Abstract [Related Publication]: Sustaining ecological functions as biodiversity changes will be a major challenge in the twenty-first century. However, our understanding of the relationship between biodiversity and ecosystem function is still emerging on tropical coral reefs, where reef-building corals form highly productive assemblages and species respond in different ways to their neighbours, and their environment (e.g. water flow). Experimental coral communities were assembled to quantify the performance of coral colonies with and without neighbours, and in the presence of conspecifics versus heterospecifics. Under higher flow, we identified a positive effect of coral species richness on primary productivity (gross and net photosynthesis), indicated by a 53% increase in productivity in multispecies assemblages (2 or 4 species) relative to monocultures. Productivity in monocultures was predicted by surface areas associated with different species morphologies. In contrast, multispecies assemblages maintained high levels of productivity even in the absence of the most productive species, reflecting non-additive effects of species richness on community functioning. Assemblage performances were regulated by positive and negative interactions between colonies, with many colonies performing better among heterospecific neighbours than in isolation (facilitation). Facilitation occurred primarily among flow-sensitive taxa with simple morphologies, and did not occur under lower flow, suggesting that modifications to flow microclimates by corals generated beneficial, interspecific interactions. Our results show that competition and facilitation among neighbours may be important mechanisms regulating coral assemblage productivity in variable environments. Furthermore, shifts in the diversity and functional identity of neighbour corals can impair these interactions, with potentially widespread consequences for coral community functioning.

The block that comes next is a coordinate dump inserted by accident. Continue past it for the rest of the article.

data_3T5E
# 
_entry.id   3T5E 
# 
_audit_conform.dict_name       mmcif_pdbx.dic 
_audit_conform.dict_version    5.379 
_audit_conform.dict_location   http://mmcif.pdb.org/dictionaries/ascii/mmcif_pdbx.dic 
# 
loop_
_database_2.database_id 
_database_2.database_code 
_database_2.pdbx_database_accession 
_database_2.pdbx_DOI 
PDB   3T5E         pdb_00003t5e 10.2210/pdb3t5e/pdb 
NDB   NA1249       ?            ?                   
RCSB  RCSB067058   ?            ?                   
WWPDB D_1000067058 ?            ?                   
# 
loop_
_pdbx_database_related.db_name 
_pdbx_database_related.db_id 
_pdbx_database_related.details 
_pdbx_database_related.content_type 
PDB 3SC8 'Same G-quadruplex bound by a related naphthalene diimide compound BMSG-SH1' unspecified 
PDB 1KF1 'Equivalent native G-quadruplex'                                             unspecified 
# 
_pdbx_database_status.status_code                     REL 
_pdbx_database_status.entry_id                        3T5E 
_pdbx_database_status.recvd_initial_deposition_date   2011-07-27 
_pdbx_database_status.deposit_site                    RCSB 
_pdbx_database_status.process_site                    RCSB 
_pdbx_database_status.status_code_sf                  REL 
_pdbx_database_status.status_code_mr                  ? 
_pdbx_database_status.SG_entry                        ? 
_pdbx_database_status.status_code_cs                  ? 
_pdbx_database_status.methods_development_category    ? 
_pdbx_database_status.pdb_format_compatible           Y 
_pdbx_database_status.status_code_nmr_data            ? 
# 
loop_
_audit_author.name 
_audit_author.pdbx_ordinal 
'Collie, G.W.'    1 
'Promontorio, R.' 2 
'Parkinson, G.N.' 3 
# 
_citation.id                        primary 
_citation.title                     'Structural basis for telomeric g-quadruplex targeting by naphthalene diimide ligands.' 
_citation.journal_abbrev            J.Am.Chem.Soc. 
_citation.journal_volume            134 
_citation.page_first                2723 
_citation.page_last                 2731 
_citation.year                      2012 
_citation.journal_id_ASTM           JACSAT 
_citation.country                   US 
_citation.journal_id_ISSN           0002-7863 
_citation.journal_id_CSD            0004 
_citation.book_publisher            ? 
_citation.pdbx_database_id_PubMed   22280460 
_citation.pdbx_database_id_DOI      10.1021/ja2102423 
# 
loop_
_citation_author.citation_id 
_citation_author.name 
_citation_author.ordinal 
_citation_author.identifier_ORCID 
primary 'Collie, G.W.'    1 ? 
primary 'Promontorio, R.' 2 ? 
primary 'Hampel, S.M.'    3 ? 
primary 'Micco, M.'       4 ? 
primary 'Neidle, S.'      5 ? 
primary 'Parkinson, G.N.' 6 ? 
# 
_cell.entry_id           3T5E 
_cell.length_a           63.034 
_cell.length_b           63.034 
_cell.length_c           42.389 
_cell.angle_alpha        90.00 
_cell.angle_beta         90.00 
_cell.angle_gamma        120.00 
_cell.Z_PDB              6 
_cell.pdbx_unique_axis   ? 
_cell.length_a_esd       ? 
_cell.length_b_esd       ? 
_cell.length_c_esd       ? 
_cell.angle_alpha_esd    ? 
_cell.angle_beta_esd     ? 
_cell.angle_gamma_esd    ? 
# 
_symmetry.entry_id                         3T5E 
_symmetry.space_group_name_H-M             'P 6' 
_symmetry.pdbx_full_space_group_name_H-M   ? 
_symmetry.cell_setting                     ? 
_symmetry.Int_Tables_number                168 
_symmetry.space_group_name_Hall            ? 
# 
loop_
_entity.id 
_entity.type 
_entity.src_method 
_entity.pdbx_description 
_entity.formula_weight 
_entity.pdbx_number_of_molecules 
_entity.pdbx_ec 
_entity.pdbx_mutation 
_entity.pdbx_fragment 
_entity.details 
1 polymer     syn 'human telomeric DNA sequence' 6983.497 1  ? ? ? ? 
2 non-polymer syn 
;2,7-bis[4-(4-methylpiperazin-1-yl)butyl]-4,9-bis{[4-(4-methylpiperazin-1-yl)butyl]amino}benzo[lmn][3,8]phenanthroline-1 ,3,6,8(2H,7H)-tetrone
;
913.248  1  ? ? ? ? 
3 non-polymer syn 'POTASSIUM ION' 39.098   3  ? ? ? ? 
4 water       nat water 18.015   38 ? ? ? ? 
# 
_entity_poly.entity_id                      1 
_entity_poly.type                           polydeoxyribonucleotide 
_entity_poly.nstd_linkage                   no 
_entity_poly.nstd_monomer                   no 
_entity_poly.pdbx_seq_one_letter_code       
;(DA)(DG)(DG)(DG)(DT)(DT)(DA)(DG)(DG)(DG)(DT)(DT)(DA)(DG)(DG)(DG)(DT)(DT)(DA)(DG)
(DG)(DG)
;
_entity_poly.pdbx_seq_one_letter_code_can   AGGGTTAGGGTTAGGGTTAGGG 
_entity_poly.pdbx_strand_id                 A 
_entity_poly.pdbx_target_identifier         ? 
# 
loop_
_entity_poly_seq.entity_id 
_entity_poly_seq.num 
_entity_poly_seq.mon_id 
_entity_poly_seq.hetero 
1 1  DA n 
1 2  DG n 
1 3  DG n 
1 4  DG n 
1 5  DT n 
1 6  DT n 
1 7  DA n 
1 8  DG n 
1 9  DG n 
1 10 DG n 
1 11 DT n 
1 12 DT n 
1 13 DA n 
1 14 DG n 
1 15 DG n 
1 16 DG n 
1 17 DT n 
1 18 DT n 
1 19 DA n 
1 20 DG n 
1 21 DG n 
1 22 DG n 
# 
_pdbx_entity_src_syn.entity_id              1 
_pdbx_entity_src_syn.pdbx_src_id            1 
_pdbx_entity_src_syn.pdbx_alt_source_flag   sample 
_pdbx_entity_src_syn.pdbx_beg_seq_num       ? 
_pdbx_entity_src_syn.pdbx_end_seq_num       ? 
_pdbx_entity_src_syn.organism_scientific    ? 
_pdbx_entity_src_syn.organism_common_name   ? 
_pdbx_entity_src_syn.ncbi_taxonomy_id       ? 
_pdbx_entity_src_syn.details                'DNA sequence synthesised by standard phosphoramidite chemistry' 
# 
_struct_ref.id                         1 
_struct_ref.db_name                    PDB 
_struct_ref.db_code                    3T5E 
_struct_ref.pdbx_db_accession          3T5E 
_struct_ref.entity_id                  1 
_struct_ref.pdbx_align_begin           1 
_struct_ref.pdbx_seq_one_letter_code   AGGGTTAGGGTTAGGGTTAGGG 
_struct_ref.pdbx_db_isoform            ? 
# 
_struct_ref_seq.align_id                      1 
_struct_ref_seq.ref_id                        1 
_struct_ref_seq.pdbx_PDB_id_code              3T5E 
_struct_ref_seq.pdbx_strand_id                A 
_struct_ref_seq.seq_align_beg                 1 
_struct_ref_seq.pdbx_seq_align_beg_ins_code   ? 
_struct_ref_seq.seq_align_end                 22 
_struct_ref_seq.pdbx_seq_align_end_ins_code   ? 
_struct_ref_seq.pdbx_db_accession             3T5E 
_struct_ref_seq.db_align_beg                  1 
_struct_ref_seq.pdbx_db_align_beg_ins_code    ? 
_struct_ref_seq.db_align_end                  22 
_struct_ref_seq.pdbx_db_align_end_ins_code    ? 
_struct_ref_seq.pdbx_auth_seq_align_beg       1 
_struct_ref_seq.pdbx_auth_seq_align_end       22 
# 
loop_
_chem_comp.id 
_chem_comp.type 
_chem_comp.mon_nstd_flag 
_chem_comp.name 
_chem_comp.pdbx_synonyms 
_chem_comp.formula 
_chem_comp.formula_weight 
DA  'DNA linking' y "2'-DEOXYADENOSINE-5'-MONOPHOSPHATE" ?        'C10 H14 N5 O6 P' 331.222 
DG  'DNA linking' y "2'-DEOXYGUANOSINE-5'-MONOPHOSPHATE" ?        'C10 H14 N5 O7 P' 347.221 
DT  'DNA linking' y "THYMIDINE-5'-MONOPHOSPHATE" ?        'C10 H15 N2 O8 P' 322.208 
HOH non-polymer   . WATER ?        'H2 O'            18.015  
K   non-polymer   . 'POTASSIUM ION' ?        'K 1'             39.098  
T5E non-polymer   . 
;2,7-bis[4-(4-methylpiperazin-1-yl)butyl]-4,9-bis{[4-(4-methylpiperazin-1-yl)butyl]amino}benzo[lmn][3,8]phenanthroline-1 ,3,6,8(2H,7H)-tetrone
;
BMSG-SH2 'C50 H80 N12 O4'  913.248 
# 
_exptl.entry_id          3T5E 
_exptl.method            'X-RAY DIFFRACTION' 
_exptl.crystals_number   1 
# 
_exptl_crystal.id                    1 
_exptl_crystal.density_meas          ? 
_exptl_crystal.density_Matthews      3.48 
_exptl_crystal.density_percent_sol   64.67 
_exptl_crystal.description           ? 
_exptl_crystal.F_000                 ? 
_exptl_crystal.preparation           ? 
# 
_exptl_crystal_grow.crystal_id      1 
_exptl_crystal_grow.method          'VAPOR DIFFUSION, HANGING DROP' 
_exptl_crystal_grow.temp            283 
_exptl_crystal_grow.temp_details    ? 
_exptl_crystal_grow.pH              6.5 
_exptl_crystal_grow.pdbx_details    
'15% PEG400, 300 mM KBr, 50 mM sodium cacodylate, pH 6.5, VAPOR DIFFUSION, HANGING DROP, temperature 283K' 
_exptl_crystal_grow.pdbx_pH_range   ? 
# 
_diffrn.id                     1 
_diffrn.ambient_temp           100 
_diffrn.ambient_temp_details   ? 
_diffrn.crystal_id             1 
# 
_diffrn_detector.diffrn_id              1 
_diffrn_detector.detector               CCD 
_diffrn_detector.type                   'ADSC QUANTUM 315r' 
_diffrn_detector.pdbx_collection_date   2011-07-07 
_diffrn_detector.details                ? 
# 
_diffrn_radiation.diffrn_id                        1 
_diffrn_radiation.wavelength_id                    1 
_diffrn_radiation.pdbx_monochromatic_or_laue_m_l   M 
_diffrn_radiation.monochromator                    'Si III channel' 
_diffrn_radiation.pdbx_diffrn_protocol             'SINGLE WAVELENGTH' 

The full methodology is available in the publication shown in the Related Publications link below.

Enquiries should be sent to michael.mcwilliam@my.jcu.edu.au  

 

    Data Record Details
    Data record related to this publication Neighbour diversity regulates the productivity of coral assemblages